This Moody Boutique Hotel in Porto Highlights a Global Palette of Materials

The petite, 12-room Torel 1884 illuminates Renaissance-era Portugal and the Age of Exploration.
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A one-time palace dating from the late 19th century is the home of Torel 1884, an intimate, 12-room hotel that also includes 11 apartments located in an adjacent building. With high ceilings, soaring windows, and a traditional skylight piercing the roof, the property combines modern design with storied architecture in the charming coastal city of Porto, Portugal.

Artist João Pedro Rodrigues enlivens the hotel's entry with an installation of fantastical heads.

Torel 1884 is the latest venture from Portuguese hospitality brand Torel Boutiques, joining a small collection that includes Torel Palace Lisbon, Torel Cliff Surf & Golf Óbidos, and Torel Avantgarde, another Porto retreat, with forthcoming plans to expand. 

The original staircase leads up to the library, which is crowned with a skylight. Known as a claraboia, it is an architectural hallmark of numerous Porto townhouses.

Local firm NNArquitectura ensured that much of Torel 1884’s original features, including granite, tiles, and cornices, were well preserved. Even door handles from the period were incorporated into public bathrooms and the restaurant Bartolomeu’s own glass doors. The old wooden floor, crafted from Portuguese pine, was salvaged and enlivened with a walnut-colored veneer. 

Fans, textiles, and illustrations behind the reception desk, adjacent to the palace's original staircase, transport guests to far-off lands upon entry.

Highlighting such vintage architectural details was pertinent to the hotel’s evocation of 15th- to 17th-century trade routes. For the interiors, Francisca Navio, cofounder and interior designer at the locally based Nano Design, also conjured this past by melding walnut, brass, marble, iron, ceramics, and terracotta with cooling textiles including linen, cotton, silk, and raffia.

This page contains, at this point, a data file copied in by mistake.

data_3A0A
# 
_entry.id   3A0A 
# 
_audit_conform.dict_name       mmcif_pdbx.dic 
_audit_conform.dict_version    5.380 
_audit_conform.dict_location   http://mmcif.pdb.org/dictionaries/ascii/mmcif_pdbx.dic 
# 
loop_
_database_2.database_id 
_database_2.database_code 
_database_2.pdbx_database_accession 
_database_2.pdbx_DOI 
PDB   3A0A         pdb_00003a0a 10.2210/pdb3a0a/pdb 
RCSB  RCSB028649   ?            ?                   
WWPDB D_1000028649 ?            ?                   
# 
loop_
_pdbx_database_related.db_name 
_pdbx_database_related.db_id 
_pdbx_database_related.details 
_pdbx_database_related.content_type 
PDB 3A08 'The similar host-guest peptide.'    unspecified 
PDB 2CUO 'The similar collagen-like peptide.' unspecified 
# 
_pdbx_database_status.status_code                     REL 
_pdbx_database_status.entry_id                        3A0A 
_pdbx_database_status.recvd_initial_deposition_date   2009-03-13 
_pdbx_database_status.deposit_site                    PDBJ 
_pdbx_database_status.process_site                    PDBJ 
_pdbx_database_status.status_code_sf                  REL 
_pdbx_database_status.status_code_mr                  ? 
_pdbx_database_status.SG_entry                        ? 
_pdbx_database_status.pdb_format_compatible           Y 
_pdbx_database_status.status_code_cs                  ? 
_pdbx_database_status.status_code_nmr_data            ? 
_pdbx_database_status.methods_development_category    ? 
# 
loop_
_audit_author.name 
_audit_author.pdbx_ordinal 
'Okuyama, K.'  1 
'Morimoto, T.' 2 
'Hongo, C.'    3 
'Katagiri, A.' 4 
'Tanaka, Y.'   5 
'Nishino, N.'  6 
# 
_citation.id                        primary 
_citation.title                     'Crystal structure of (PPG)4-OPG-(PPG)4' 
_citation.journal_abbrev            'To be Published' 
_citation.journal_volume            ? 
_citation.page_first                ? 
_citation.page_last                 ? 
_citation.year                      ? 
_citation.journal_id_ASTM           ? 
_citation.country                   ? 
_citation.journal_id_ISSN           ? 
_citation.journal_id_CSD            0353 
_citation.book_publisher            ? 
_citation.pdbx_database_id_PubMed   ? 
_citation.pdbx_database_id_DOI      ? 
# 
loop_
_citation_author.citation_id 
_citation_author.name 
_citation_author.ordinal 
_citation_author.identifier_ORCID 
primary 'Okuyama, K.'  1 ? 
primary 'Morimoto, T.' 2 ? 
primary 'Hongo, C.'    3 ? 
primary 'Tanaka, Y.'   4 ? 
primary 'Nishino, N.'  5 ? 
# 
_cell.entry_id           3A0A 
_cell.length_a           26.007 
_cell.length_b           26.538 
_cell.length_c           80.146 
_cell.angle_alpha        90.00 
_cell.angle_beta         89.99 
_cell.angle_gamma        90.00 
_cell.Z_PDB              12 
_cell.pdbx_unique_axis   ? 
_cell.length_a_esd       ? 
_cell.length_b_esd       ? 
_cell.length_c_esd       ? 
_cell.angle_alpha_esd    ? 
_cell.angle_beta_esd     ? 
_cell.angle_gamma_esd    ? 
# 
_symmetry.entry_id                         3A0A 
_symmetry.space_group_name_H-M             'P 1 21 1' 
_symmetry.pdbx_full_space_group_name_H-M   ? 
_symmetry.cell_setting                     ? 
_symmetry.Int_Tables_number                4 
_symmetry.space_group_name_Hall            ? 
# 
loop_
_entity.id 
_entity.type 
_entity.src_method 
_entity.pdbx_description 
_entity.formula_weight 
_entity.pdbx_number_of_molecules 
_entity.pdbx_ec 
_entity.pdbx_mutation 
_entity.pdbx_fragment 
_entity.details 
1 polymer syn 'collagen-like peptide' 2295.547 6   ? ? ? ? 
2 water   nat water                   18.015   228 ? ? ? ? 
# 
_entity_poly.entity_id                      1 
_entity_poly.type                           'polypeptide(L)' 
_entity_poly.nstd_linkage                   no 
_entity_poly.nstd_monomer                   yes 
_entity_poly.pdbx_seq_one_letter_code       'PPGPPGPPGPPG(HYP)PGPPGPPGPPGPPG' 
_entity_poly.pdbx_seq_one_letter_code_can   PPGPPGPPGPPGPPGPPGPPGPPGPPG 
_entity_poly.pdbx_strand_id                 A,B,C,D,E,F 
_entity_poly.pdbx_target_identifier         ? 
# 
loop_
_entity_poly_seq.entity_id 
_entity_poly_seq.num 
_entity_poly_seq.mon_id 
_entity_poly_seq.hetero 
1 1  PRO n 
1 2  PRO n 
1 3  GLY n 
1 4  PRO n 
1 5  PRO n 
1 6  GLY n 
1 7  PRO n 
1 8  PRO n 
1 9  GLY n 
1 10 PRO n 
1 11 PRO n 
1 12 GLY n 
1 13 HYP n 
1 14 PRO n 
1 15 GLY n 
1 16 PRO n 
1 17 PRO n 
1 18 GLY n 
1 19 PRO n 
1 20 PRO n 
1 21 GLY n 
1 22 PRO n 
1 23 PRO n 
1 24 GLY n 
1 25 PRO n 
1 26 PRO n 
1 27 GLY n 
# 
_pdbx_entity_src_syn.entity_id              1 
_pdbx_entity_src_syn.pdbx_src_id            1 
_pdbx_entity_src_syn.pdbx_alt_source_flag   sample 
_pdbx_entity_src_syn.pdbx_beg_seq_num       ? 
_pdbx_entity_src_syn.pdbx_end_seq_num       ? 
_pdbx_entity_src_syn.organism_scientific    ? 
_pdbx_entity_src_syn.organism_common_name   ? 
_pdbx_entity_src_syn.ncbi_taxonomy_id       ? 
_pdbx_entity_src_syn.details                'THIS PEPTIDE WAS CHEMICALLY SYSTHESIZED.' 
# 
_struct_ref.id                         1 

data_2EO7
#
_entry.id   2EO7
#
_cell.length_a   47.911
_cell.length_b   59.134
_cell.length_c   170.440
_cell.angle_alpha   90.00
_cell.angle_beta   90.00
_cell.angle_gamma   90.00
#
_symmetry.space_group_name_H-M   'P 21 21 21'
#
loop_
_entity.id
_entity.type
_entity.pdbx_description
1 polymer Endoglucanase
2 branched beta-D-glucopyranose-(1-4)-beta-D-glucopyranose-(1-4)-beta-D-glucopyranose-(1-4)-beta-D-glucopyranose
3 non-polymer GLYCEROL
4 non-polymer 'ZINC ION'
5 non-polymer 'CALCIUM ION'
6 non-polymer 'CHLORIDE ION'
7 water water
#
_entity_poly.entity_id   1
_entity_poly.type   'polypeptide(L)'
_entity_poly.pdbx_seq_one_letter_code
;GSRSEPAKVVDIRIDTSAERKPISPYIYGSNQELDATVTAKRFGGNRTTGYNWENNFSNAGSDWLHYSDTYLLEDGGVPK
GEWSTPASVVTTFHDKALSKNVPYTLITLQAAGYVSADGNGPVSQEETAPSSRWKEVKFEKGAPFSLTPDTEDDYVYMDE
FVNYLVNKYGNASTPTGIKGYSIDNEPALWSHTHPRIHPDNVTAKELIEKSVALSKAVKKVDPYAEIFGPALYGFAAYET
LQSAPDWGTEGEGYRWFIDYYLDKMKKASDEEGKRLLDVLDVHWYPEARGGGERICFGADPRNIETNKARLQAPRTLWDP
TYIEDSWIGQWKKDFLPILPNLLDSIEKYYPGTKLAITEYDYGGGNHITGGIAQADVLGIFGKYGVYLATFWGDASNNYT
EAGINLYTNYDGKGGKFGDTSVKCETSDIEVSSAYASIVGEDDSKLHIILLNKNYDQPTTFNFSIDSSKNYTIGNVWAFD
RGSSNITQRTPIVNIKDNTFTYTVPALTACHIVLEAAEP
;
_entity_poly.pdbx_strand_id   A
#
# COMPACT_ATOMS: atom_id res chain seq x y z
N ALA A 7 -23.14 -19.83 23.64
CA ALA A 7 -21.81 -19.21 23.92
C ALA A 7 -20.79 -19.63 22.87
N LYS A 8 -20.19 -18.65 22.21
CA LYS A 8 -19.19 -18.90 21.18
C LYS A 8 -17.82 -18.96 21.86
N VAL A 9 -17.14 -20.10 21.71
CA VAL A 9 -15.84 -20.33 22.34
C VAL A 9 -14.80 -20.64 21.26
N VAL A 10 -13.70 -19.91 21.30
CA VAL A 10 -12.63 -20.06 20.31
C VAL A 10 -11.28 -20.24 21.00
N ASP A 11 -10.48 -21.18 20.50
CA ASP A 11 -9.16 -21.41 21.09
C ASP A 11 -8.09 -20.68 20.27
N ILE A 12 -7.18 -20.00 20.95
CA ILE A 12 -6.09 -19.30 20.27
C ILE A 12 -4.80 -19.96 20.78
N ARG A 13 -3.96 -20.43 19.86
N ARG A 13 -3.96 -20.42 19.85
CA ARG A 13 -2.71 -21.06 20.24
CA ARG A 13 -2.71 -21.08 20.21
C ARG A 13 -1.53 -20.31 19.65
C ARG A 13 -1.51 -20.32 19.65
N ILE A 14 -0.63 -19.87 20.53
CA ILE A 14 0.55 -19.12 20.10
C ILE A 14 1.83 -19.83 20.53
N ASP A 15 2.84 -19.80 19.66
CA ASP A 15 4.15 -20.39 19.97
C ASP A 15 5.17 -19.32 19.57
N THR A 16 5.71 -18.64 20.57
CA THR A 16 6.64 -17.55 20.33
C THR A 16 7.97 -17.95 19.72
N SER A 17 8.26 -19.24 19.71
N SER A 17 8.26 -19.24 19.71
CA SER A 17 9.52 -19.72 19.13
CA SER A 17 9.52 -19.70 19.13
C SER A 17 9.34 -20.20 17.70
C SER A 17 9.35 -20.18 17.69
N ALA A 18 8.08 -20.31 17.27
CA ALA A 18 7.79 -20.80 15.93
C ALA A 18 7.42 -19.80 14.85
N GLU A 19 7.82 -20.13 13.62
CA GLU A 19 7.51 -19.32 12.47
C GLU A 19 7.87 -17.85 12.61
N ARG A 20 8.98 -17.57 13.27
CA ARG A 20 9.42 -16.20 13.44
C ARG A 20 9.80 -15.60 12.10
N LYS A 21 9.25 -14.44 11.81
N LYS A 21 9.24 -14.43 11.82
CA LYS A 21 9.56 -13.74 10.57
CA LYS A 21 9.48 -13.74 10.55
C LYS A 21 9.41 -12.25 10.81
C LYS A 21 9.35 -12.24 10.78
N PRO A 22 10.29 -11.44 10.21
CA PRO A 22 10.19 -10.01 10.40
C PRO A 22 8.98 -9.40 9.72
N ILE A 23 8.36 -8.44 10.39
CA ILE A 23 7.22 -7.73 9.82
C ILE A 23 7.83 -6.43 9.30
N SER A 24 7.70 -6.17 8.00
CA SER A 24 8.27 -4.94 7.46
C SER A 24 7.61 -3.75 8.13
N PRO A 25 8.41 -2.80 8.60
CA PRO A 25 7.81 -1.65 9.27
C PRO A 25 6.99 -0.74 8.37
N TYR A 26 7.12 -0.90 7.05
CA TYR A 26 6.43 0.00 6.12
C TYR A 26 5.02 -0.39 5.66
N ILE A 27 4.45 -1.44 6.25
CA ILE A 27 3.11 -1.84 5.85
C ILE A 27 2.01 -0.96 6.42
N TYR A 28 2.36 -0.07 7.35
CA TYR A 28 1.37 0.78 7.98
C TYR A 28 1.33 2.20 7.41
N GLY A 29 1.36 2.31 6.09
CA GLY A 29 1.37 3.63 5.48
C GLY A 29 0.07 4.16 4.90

"Malagueta," meaning chile pepper, is the name of this down-to-earth room with the freestanding bathtub.

"The wallpapers used are materials such as real banana leaves, wood veins, and cane," says Navio, pointing out that the color palette is equally earthy, mixing the likes of neutral sand and saturated ocean blue. 

The "Suleiman" room, on the ground floor, nods to African-inspired design through touches like the traditional woven baskets peppering the expansive bookshelves.

All the guest rooms bear names like "Silk," where bamboo-lined wardrobe doors are among the one-of-a-kind details. Burlap graces "Coffee," an antique settee welcomes relaxation in "Porcelain," and a fringed stool catches the eye in "Tapestry." 

Bold, whimsical wallpaper covers the "Exotic Birds" bathroom.

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To create a harmonious connection between these different spaces, Navio embraced nature as a thread: "Hence walls are olive green, and there are huge plants on all floors." 

A deep emerald hue, calling to mind tobacco leaves, fittingly wraps the "Tobacco" room.

Like the reception area, which displays a motley gallery wall, public spaces reveal an equally thoughtful design scheme. At the bistro Bartolomeu, the centerpiece is the wine cellar with a stone-clad arched ceiling in what was the palace’s old vault. 

Light, ethereal tones dominate the "Sugarcane" room, which showcases elegant details including handmade tassels adorning the wardrobe's doors.

For a more hushed break there’s the "library under the stars," as Navio describes it, an upstairs hideaway filled with vintage books and an honesty bar fashioned out of a retro steamer trunk. 

The blue-and-white "Porcelain" room features a canopy bed and a mix of velvet, brass, and wood.

Art is another major aspect of the design narrative, "as we use it to amplify the ambience," she points out. Throughout Torel 1884, large-scale paintings by Porto artist Jorge Curval grace the walls, but a quirky tone is set immediately at the entry. 

Bartolomeu, Torel 1884's bistro serving French-inspired cuisine made with Portuguese ingredients, conjures a safari vibe.

Here, another local artist, João Pedro Rodrigues, created an installation based on Luís Vaz de Camões´ Portuguese epic poem Os Lusíadas. Six yellow heads of female goddesses depict Mother Nature on one side, while on the opposite wall 13 brown, oxidized versions were installed to "represent the material world—our different characters, personalities, and with them, our limitations," Navio explains.

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Project Credits:

Architect of Record: NNArquitectura

Interior Designer: Nano Design

Builder/General Contractor: Dualarte


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